The Internet is full of people with this problem, especially when it comes to game design.  Take this thread for example.  Where I linked to should be a post of someone saying that the upcoming Star Trek Online game should avoid being a DIKU clone like so many other games.  He goes into a pretty elaborate tale of how things might work.  The second reply following him is a post saying his idea would fail as a DIKU.

Ummm… duh?  And the guy even quoted the entire original post, including the parts where the original poster said explicitly that it wasn’t a DIKU idea.

This is the sort of thing that makes conversation hard on the Internet.  Some people know what they want to say, they are just waiting for an opportunity to say it.  They don’t join a conversation so much as they look for an opening (no matter how ill fitting) and step in to criticize and spew their opinion.  I mean, if a few people are talking about how to make great soups, what is the point of walking in and stating that, while their soups might be okay for people who like soup, a steak would be a better meal.  It was a thread by people who like soup about soup… what the hell does steak have to do with it?

Sometimes people need to realize that if you can’t contribute to the topic at hand, then perhaps the best course of action is just to listen instead of trying to turn the conversation to something you’d rather talk about.  It really makes message boards less enjoyable, especially when the same person keeps trying to hammer his point of view into thread where they don’t belong.  If no one is talking about what you want to talk about… start a new thread, or at least propose that the thread steer another direction, don’t go hijacking.

Henry Poole is Here

9 out of 13 nots.
for being about faith without being preachy

Technically, this movie opened yesterday, and I should have put up the review then.  But I already had two reviews set to go up, and three posts in one day seemed a tad crowded to me.  Besides, I don’t think many people are going to rush off and see Henry Poole is Here on a Friday night.  It is more of a lazy Sunday morning movie.

Henry Poole is dying.  Although, we never learn from what, he does say he won’t be around long.  But he’s gone back to his childhood home… or at least he tried.  Instead, he bought the house down the street.  He has a Hispanic neighbor who used to date the man who previously owned the house (who died of a heart attack in the kitchen).  He also has a neighbor whose husband ran out on her and their child, a daughter who hasn’t spoken in a year.  And he’s got a water stain in the shape of Jesus in his stucco.

Its that last thing that causes the most problems.

Henry Poole is Here is a movie about faith, about belief in something greater, but at no point does it come out and shove any particular religion down your throat.  It also never says anything remotely close to people who don’t believe going to Hell or anything.  It is more a message of, “Having hope is better than having no hope.”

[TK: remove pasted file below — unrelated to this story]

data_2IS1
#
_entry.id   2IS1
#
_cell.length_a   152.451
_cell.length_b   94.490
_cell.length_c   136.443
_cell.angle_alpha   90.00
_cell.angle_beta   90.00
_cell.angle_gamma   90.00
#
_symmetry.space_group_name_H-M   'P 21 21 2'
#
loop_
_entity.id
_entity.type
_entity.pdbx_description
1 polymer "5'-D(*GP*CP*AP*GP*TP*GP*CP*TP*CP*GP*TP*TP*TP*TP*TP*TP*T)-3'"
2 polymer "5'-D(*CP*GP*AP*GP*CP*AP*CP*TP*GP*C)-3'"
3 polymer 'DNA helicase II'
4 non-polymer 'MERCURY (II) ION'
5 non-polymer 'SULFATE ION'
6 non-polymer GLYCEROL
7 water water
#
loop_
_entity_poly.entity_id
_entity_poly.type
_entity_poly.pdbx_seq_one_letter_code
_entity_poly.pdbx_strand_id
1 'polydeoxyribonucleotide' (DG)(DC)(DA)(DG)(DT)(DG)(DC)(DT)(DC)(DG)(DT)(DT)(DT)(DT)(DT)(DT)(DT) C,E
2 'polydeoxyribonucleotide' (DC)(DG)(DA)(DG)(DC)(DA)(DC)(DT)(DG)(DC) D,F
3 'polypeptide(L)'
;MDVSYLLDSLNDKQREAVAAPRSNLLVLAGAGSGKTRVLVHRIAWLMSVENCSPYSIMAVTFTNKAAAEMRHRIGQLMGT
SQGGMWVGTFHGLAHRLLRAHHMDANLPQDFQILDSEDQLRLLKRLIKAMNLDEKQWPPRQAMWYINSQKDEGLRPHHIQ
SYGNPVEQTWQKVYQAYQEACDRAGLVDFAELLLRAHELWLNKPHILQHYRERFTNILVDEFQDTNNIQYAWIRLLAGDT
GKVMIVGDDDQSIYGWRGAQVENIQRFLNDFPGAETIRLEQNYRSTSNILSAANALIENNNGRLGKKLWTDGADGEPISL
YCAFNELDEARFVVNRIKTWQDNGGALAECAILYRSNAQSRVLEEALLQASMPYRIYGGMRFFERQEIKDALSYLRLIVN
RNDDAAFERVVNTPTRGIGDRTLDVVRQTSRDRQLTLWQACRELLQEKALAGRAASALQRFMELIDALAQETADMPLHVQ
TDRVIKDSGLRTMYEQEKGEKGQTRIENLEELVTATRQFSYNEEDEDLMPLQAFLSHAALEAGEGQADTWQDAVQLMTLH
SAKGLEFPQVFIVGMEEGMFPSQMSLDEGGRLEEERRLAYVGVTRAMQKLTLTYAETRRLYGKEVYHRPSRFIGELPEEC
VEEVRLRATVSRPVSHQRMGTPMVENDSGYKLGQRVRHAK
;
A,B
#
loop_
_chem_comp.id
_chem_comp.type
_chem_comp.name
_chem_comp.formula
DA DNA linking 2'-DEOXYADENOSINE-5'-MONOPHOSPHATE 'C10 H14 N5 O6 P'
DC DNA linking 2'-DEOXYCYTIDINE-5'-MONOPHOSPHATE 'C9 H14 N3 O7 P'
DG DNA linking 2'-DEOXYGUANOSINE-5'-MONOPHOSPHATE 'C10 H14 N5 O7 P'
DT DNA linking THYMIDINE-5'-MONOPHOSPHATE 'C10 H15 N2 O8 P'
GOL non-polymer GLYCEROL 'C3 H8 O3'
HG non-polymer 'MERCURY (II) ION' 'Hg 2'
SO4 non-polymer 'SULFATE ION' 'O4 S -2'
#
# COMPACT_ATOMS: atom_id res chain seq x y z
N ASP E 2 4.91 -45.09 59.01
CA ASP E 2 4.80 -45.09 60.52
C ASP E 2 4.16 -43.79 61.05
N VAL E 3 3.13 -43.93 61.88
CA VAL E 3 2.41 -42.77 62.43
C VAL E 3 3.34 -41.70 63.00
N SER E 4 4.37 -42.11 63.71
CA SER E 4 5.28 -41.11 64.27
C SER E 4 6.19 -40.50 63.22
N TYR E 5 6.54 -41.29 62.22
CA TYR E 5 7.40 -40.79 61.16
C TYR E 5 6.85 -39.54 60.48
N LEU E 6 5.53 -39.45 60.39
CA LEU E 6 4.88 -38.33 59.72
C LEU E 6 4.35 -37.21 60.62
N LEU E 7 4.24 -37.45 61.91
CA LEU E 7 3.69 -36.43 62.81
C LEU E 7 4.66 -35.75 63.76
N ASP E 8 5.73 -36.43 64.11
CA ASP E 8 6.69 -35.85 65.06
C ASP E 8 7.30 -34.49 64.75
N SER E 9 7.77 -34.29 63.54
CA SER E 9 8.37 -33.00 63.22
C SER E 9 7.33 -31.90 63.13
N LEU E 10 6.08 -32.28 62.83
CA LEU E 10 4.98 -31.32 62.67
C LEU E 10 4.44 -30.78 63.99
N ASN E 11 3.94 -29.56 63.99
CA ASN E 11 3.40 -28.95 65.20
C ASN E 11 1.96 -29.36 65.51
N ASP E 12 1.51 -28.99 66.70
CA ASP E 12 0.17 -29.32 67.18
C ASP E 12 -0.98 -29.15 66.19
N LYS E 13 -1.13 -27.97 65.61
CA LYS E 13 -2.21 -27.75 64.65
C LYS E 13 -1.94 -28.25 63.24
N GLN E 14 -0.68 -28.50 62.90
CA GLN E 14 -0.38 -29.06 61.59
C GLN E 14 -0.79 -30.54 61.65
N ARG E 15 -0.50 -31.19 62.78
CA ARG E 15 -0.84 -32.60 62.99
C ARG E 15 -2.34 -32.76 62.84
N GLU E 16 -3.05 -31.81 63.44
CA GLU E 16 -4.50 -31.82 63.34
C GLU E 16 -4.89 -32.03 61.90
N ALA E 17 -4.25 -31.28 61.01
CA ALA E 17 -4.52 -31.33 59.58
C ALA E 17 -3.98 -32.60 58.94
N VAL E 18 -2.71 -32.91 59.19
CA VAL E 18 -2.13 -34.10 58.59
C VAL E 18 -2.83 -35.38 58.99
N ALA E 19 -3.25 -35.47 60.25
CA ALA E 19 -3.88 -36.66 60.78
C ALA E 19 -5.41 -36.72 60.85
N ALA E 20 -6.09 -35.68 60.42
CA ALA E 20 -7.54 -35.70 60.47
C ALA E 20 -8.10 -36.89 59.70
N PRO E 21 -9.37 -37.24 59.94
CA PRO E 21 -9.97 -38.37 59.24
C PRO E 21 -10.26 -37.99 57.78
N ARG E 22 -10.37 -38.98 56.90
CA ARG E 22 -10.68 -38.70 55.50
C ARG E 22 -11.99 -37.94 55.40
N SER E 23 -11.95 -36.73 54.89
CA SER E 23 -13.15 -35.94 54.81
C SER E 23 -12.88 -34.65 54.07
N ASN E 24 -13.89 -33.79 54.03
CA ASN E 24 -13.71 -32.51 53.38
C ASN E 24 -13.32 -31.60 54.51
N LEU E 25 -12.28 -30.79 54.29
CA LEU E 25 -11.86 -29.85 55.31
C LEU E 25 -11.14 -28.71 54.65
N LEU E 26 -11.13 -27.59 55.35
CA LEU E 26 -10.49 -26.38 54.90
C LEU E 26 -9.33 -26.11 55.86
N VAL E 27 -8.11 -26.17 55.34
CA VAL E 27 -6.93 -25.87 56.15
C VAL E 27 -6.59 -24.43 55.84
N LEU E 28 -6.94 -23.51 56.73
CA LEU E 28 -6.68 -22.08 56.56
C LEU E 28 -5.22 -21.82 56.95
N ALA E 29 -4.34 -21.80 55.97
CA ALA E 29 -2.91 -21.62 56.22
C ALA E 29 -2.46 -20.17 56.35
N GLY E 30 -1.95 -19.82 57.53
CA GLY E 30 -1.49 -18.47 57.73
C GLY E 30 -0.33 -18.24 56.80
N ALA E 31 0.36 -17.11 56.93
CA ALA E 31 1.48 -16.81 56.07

I enjoyed it.  Not the greatest film ever made, but far from the worst.  I can think of plenty of worse ways to spend an hour and a half.

Synchronicity

Oddly enough, on the same day that a Democrat member of the House of Representatives announces that he’d like to legalize casual personal use of marijuana, Cheech & Chong announce they are planning to go back on the road.

Life is funny like that some times.

RSS and Advertising

Yesterday I decided to go through and make sure my RSS feeds in my reader were up to date.  I ended up dropping a couple where they haven’t posted anything in a while (a year), and decided that while I was doing it I’d try to see if feeds were available for some websites that I visit frequently.

Out of all the web comics that I added to the feed reader, only one (xkcd) actually had the comic in the feed.  The rest, at best, gave you a feed item letting you know that a new comic had been posted and you needed to visit the site to see it.

Now, I am not stupid.  I know exactly why they do this… advertising.  See, most of these sites, in order to offset the cost of hosting the comic (bandwidth and all that), have advertisements.  And as is the trend of ads on the web these days, most sites don’t manage their own advertising directly, they sign up with a banner providing site and then throw snippets of code on their site that will request an ad from the ad provider.  They do have some control over the ads, usually the ability to block ads they don’t wish to support, and overall I suppose they do a good job of keeping the ads “on message” with the rest of the site.

My problem is… well, why can’t the code snippets live in the RSS parser as well and tack on an ad at the bottom of a feed item.  Same banner image (though not the Flash “punch a monkey”/”you’ve just won two free ipod nano” ads), a line of text and a link/url to follow.  The capability exists.  WordPress has a plugin that does exactly that by putting a footer on RSS items.  Of course, not all web comics are using WordPress, but if it exists for one system it has to be possible for other systems.

Anyway, the result is, after adding a bunch of comics to my feed reader, I then removed all of them except xkcd.  For all the ones I removed, I’ll go back to visiting them when I remember to, which is usually once a month.  Just think, if they put the comic and an ad in their feed, they’d make me a daily reader of both their comics and their ads…